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Cooking a steak sous vide means perfectly cooked steaks every time. Fool proof, reliable and oh so juicy!
About a year ago, I was gifted a sous vide pod. I had heard about the whole buzz regarding sous vide cooking but hadn’t attempted to do it myself or tried any food cooked through that method (at least to my knowledge).
It took me a while to finally try it, as the concept was so foreign to me that at first I wasn’t that excited. Well, I terribly regret not embracing it earlier! Sous vide is life, y’all!
No more guessing if your steak is cooked at the right temperature, no need for a thermometer and no more crying over an overcooked expensive steak. Just perfect, chef quality, juicy steak every single time!
What is Sous Vide Cooking?
If you’re not yet familiar with this technique, sous vide (which is pronounced “sue veed” and means “under vacuum” in French) is the process of cooking food in vacuum sealed bags in a temperature controlled water bath.
This French technique relies on precise temperature instead of timing. And is very hands-off, as you set up the equipment, walk away for whatever amount of time you are choosing to cook your food and come back to consistent, perfect results.
It is also very convenient as you get to sous vide food before hand and just sear them up right before serving.
What you’ll need to cook a sous vide steak
The answer is: not a whole lot. But you will need two essential pieces of equipment and a pan for searing.
- A good vacuum sealing system – After all, you don’t want to ruin your $15 steak by having water enter the cooking bag. My favorite is the FoodSaver® V4440 2-in-1 Automatic Vacuum Sealing System along with FoodSaver® 3PK 11″ Vacuum Seal Rolls.
I’m kinda obsessed with my machine. I am guilty of having food go bad more often than I’d like to admit, but ever since I started using FoodSaver®, this problem is not an issue anymore. No wonder they are the number 1 vacuum sealing system in the US! It truly works and is great for sous vide steak and other food as well.
The vacuum sealing system removes air from the bag so that food is protected from the deteriorating effects of oxygen and creates an airtight seal to lock in freshness and protect food from spoiling (or water from getting in when cooking sous vide).
The rolls are also awesome as they are specifically designed to withstand boiling temperatures and are very durable, resisting punctures and tearing while cooking. Available in a variety of sizes, they are also safe for microwave, freezer and refrigerator.
You can find both these products at Amazon. And because FoodSaver® peeps are superb, you can get them for 20% off from 6/4 to 6/9! Just click the links below or click the products in the shoppable image above.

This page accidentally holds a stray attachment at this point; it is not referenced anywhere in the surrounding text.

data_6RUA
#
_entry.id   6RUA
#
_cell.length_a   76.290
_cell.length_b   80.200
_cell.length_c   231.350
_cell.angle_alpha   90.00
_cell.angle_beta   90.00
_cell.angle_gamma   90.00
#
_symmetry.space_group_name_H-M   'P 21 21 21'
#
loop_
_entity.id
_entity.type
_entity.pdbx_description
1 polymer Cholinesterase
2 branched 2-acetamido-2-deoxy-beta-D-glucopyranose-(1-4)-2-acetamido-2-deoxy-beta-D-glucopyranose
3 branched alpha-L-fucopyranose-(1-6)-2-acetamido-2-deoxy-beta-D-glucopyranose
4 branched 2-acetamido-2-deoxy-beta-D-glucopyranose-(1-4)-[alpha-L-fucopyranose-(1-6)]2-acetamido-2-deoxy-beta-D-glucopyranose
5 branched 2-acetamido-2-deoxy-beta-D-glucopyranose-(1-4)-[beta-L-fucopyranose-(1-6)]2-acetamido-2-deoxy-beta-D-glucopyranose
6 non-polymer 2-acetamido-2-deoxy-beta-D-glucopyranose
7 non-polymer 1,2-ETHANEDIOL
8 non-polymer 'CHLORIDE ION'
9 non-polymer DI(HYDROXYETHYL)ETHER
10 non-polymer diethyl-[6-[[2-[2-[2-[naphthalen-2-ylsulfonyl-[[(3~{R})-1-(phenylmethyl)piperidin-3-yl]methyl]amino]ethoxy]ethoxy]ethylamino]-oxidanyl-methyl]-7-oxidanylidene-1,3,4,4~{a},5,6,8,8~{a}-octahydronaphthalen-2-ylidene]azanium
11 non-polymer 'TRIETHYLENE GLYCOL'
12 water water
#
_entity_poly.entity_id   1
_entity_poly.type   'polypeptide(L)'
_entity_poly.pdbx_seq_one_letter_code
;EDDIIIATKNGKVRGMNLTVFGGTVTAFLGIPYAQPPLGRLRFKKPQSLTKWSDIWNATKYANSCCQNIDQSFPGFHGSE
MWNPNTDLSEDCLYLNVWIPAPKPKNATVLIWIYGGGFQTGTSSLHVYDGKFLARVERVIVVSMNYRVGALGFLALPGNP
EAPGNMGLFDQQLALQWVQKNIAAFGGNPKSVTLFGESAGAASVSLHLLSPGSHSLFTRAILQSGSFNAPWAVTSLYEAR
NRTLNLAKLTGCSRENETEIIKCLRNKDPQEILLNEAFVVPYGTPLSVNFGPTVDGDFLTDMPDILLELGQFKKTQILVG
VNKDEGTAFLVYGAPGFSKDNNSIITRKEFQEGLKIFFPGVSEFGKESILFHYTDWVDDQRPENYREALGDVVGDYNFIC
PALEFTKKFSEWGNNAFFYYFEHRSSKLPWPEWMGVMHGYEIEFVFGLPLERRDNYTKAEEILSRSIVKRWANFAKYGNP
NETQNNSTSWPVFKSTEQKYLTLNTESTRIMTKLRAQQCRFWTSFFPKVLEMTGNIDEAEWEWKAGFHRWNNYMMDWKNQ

- A Sous Vide machine, aka an immersion circulator.
This is the device that you will insert into a pot of water. It heats the water to a specified temperature and keeps the water at that temperature, simultaneously heating and circulating the water.
These machines used to cost big bucks and therefore were only used at restaurants, but nowadays home cooks can get one for less than $100!
- A cast iron pan – for searing the steak after it’s cooked.
Cooking temperature and times
The chart above is for steaks that are up to 1 inch thick. I’ll try to update it soon for thicker steaks, but in the meantime just know that it will probably take a little longer!
Since you are going to sear (or quickly grill) the steak after it’s done cooking in the sous vide bath, I recommend cooking under the desired final temperature, as the searing might overcook it a bit.
Also, I must advise you that the USDA recommends steaks and roasts be cooked to 145°F and then rested for at least 3 minutes.
Once your sous vide steak has cooked for the programmed amount of time, it will look a bit… well, not appetizing! It is missing the crust, the wow factor that everybody likes in a steak.
But no worries, just pat dry and then sear it for a minute per side in a pipping hot cast iron or finish it outdoors on the grill.
After a few months playing with sous vide cooking, I must confess that I overcooked my steaks a few times, because I was after a nice brown crust. The truth is, if you keep your steak too long in the cast iron, it will overcook and you will lose that perfect sous vide temperature. So I just quickly sear and then finish with a hand torch (one of the ones you use for creme brulee) for some steakhouse-quality char.
So, how does it sound? Easy, right?
I can’t wait to share other sous vide recipes with you guys. There is a lot to explore and I’m sure you will be hooked as I am!
- 1 (about 1 1/2-inch thick) steak (I recommend ribeye or strip), about 1 pound
- Salt and freshly ground pepper, to taste
- Aromatics: thyme and rosemary (optional)
- 1 tablespoon vegetable oil